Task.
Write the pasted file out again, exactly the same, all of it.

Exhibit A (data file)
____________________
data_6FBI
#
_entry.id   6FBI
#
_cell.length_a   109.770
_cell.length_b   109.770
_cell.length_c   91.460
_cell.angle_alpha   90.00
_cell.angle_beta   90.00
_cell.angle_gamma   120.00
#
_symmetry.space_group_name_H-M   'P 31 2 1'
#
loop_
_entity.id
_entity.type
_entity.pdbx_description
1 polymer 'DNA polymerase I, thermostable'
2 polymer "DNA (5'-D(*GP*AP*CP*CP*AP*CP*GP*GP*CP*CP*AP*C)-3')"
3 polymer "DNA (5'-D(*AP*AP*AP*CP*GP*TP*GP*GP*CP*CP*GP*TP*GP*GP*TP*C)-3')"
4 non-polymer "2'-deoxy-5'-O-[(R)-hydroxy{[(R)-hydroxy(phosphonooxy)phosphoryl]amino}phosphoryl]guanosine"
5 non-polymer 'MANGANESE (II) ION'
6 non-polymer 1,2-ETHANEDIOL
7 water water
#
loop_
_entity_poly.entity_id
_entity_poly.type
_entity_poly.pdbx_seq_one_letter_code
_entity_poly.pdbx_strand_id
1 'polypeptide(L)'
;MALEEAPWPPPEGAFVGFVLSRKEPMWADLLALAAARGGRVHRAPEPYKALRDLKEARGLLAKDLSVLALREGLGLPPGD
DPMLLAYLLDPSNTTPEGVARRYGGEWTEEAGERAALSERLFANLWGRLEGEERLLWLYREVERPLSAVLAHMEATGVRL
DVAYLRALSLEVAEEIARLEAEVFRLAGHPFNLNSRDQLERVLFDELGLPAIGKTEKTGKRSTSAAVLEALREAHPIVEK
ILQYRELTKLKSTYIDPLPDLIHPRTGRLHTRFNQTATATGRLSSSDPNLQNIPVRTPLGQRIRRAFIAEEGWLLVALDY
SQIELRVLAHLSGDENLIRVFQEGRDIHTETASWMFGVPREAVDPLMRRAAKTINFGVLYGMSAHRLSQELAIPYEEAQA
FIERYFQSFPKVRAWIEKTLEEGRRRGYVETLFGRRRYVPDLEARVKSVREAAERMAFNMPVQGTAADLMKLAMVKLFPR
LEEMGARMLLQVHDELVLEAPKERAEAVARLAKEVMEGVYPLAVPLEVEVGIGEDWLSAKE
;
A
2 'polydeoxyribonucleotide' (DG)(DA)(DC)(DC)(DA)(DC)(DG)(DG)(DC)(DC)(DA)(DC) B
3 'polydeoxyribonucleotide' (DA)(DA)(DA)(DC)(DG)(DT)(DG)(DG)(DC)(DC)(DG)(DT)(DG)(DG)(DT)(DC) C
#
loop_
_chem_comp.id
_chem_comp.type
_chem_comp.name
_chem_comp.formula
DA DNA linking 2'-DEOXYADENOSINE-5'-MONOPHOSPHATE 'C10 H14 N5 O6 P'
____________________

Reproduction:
data_6FBI
#
_entry.id   6FBI
#
_cell.length_a   109.770
_cell.length_b   109.770
_cell.length_c   91.460
_cell.angle_alpha   90.00
_cell.angle_beta   90.00
_cell.angle_gamma   120.00
#
_symmetry.space_group_name_H-M   'P 31 2 1'
#
loop_
_entity.id
_entity.type
_entity.pdbx_description
1 polymer 'DNA polymerase I, thermostable'
2 polymer "DNA (5'-D(*GP*AP*CP*CP*AP*CP*GP*GP*CP*CP*AP*C)-3')"
3 polymer "DNA (5'-D(*AP*AP*AP*CP*GP*TP*GP*GP*CP*CP*GP*TP*GP*GP*TP*C)-3')"
4 non-polymer "2'-deoxy-5'-O-[(R)-hydroxy{[(R)-hydroxy(phosphonooxy)phosphoryl]amino}phosphoryl]guanosine"
5 non-polymer 'MANGANESE (II) ION'
6 non-polymer 1,2-ETHANEDIOL
7 water water
#
loop_
_entity_poly.entity_id
_entity_poly.type
_entity_poly.pdbx_seq_one_letter_code
_entity_poly.pdbx_strand_id
1 'polypeptide(L)'
;MALEEAPWPPPEGAFVGFVLSRKEPMWADLLALAAARGGRVHRAPEPYKALRDLKEARGLLAKDLSVLALREGLGLPPGD
DPMLLAYLLDPSNTTPEGVARRYGGEWTEEAGERAALSERLFANLWGRLEGEERLLWLYREVERPLSAVLAHMEATGVRL
DVAYLRALSLEVAEEIARLEAEVFRLAGHPFNLNSRDQLERVLFDELGLPAIGKTEKTGKRSTSAAVLEALREAHPIVEK
ILQYRELTKLKSTYIDPLPDLIHPRTGRLHTRFNQTATATGRLSSSDPNLQNIPVRTPLGQRIRRAFIAEEGWLLVALDY
SQIELRVLAHLSGDENLIRVFQEGRDIHTETASWMFGVPREAVDPLMRRAAKTINFGVLYGMSAHRLSQELAIPYEEAQA
FIERYFQSFPKVRAWIEKTLEEGRRRGYVETLFGRRRYVPDLEARVKSVREAAERMAFNMPVQGTAADLMKLAMVKLFPR
LEEMGARMLLQVHDELVLEAPKERAEAVARLAKEVMEGVYPLAVPLEVEVGIGEDWLSAKE
;
A
2 'polydeoxyribonucleotide' (DG)(DA)(DC)(DC)(DA)(DC)(DG)(DG)(DC)(DC)(DA)(DC) B
3 'polydeoxyribonucleotide' (DA)(DA)(DA)(DC)(DG)(DT)(DG)(DG)(DC)(DC)(DG)(DT)(DG)(DG)(DT)(DC) C
#
loop_
_chem_comp.id
_chem_comp.type
_chem_comp.name
_chem_comp.formula
DA DNA linking 2'-DEOXYADENOSINE-5'-MONOPHOSPHATE 'C10 H14 N5 O6 P'